Matthew Smith is a Nashville-based singer-songwriter who writes brand new music to centuries-old hymn texts. He is a founding member of the Indelible Grace community, whose work has drawn acclaim across denominational lines and is used in churches around the world. Born out of a college ministry, the reimagined hymns have found wide acceptance both among college students and the church at large, joining people who desire to honor tradition with those who want a modern musical approach. His latest album is Hiding Place.
On Saturday, September 13 Matthew will lead a free, one-hour worship seminar from 5-6 pm, and then Indelible Grace will join Matthew for a Night of Reimagined hymns from 7-8:30 pm. A love offering will be taken during the concert, but admission is free. Sunday, September 14, Matthew Smith and Indelible Grace will participate in the Worship services at 9 and 11:15.
His music has a bluesy, earthy feel, matching his rich baritone voice well. I particularly enjoy the Hammond B-3 strains and tube-y hollow-body guitar on his Communion Hymn: Lord Jesus, Comfort Me.
At the seminar Matthew will share his vision for re-imagining old hymn texts. Worship leaders, songwriters, and musicians are welcome to attend, as well as any who want to learn more about what Matthew is doing.
For more information, go to the event Facebook page. For more information on Indelible Grace, visit their website igracemusic.com. I hope to see you there!
The worship music world is full of highly produced and densely layered recordings. How does one listen to a song and adapt that song for their band without using loops and backing tracks?
Our worship band is presently without a regular guitarist, something I have not experienced in quite a few years. Since most of the modern worship songs are guitar driven, we are adapting songs every week.
Here are two steps to guide you when you find yourself in a similar situation.
Find the shape of the song. By shape I mean the emotional and lyrical direction of the piece. Does the song follow an arc pattern, building to the middle and relaxing from there to the end? Does the song grow from beginning to the very end? Or is the song one feel without much variation?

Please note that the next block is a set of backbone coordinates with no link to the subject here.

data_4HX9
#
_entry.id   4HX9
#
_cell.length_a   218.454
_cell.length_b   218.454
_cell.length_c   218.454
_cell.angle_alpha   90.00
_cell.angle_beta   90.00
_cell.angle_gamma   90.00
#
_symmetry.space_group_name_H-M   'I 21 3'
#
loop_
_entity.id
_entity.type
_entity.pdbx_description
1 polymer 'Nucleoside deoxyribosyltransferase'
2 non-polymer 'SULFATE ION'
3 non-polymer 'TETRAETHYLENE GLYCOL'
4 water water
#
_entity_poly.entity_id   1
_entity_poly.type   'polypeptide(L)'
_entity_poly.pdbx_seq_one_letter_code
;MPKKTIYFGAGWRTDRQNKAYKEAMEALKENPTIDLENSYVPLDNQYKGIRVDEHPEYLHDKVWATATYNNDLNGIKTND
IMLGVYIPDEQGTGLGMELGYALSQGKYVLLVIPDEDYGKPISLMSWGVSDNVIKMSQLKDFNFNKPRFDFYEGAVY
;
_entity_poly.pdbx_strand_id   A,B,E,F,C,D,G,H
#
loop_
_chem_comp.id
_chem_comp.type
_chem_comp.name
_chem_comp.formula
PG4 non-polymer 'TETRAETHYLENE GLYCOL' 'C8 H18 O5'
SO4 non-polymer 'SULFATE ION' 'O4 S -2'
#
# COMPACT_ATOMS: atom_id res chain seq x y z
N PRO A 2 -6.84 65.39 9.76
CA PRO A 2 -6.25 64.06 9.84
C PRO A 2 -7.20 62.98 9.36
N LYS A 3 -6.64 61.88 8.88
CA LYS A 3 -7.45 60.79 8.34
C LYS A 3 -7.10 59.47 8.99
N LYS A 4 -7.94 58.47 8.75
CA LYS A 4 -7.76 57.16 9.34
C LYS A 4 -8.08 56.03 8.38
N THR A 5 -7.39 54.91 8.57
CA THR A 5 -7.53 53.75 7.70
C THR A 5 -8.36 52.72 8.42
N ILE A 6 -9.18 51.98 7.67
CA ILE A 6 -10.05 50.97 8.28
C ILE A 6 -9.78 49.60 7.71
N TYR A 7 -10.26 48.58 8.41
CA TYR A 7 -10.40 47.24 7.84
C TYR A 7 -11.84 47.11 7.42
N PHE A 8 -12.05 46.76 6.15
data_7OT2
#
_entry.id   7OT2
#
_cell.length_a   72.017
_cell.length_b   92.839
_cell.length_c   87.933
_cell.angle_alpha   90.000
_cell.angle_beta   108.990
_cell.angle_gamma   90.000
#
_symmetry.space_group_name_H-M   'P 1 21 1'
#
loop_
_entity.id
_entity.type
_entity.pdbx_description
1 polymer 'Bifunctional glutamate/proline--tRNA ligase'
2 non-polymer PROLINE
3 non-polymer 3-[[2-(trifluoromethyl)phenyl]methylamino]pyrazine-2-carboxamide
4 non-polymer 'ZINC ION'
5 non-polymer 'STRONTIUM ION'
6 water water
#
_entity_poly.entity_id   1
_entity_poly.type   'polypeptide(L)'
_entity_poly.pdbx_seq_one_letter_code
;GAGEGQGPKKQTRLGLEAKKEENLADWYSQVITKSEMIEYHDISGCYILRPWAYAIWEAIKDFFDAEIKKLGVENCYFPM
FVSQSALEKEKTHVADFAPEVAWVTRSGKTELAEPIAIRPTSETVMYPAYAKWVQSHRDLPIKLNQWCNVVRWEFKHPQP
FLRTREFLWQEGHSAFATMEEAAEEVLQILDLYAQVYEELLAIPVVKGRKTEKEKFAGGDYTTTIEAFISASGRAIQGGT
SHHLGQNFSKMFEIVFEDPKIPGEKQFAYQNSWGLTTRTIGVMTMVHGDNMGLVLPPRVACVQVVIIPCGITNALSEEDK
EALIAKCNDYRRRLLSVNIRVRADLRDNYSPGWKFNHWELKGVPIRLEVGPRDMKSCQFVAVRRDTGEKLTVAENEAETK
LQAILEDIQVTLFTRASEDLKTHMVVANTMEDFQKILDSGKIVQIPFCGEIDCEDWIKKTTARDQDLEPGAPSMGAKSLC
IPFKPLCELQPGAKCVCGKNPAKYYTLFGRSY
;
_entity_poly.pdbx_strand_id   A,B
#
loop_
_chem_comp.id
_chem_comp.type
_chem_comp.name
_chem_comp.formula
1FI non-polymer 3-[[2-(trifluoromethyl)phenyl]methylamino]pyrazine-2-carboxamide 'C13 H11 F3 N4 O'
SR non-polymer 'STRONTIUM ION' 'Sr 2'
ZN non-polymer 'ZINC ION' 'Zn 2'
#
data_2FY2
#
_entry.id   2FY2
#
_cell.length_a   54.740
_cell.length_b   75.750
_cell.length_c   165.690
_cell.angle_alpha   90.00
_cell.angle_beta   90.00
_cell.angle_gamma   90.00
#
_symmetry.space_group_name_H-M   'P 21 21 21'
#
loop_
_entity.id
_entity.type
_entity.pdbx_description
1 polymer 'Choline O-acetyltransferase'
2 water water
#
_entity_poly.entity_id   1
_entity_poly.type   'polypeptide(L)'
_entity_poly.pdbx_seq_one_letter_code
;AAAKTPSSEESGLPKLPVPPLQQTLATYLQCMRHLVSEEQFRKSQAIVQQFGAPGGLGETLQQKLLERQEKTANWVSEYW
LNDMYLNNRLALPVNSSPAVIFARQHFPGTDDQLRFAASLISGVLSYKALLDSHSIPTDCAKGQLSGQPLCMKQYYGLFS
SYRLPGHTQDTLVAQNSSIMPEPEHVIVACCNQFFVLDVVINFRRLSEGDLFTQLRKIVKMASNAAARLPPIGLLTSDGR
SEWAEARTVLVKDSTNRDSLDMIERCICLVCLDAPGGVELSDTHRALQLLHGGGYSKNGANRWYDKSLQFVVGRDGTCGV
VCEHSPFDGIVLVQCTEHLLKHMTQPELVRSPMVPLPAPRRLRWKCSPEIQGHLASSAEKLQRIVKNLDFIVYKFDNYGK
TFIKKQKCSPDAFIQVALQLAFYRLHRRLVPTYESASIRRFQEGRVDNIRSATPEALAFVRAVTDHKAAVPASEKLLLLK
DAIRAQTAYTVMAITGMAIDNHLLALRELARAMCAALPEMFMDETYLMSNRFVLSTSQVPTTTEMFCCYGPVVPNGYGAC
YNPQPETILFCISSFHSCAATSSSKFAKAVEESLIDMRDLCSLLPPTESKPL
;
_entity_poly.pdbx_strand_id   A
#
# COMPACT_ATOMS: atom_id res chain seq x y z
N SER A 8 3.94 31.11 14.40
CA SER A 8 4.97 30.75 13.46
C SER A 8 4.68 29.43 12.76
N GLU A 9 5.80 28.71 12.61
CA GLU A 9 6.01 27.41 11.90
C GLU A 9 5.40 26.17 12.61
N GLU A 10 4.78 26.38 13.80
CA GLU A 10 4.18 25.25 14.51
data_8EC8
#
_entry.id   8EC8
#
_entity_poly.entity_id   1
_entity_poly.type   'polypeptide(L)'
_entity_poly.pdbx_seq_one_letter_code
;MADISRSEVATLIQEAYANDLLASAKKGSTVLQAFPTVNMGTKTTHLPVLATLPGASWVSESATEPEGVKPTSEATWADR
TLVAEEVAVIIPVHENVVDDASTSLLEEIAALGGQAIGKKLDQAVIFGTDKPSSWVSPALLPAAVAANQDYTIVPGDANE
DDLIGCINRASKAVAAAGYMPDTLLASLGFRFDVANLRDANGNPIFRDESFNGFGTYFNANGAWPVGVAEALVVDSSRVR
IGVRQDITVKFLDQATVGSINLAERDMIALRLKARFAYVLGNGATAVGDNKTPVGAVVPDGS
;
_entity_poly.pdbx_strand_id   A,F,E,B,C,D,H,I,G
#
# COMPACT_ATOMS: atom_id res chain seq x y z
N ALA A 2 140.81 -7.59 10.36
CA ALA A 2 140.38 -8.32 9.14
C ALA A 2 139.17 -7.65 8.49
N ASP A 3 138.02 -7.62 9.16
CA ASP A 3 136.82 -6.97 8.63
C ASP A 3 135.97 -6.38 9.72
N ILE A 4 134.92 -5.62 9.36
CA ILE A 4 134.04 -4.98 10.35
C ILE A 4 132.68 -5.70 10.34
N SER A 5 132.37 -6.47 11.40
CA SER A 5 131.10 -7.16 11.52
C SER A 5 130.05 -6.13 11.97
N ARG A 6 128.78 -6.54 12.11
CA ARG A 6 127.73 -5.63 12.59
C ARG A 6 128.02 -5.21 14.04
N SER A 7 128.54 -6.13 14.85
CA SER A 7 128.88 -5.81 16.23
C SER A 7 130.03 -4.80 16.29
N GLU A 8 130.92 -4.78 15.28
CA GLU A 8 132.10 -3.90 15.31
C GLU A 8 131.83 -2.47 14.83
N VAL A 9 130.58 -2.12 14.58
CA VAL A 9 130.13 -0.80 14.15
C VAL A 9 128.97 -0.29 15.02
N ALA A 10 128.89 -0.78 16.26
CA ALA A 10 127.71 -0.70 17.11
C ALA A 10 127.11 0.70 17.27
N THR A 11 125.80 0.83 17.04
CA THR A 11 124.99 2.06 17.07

Mimic the shape. If the song starts soft and builds, begin with just one instrument and a solo voice. At each verse add another instrument or voice. Have the drums start with just cymbals and hi-hat, then let the drummer build to a full groove. Play a pad on the keyboard and switch to piano or organ at a higher emotional point. Have the vocals begin in unison and add harmony at the chorus or a later verse.
Your band is not an on/off switch.
Your band consists of a certain number of instruments and voices. Please do not begin every song with everyone singing harmony and every instrument hammering away. Thoughtfully choose which instruments and which voices start and what voices and instruments enter in what particular order.
You are the leader and you are orchestrating the music as you go.
Imagine John Williams writing the music for Star Wars. Instead of arranging the instruments and sounds the way he did, what if he had walked in, plopped down a bunch of music in front of everyone, and told them to play whenever and as loud as they want? Would we want to listen to the music?
Any person can lead music like that, but it takes an artist to carefully construct the sound their band or orchestra or choir makes.
This week take one song and play it a completely different way. Be creative. Make a plan for everyone to come in differently than they have in the past and see how it sounds.
For this post I am focusing on how to chart a song you have not written. Writing a chart for your own song is a different story.
Charting a song by another artist requires certain tools:
A good mp3 or recording. Carefully choosing the mp3 helps your team and helps you. Find a recording that is high quality and that has the style you are looking for. I talk about the role of recordings here.
A metronome. I use Frozen Ape on my iPhone, but a simple adjustable tick-tock will do.
Software. Gone are the days of longhand. Get Finale. I am a huge proponent of this software and have been using it since 1991. Finale enables you to set templates, play your music back, adjust and edit music quickly, and much more. The learning curve can be steep, but the work is worth it. If you are in a church or academic institution you can take advantage of a huge discount.
A basic understanding of music theory. You do not need to be able to analyze symphonies or understand jazz chord structures. You simply need to be able to identify a chord when you hear it as I, IV, V, 1st inversion, 2nd inversion, etc.
A good ear attached to a good mind. Yeah, here’s the rub. You can’t use the other tools if you do not have this. You must be able to listen to a recording and distinguish individual parts, and then you have to be able to notate what you hear. This takes practice, but you can do it!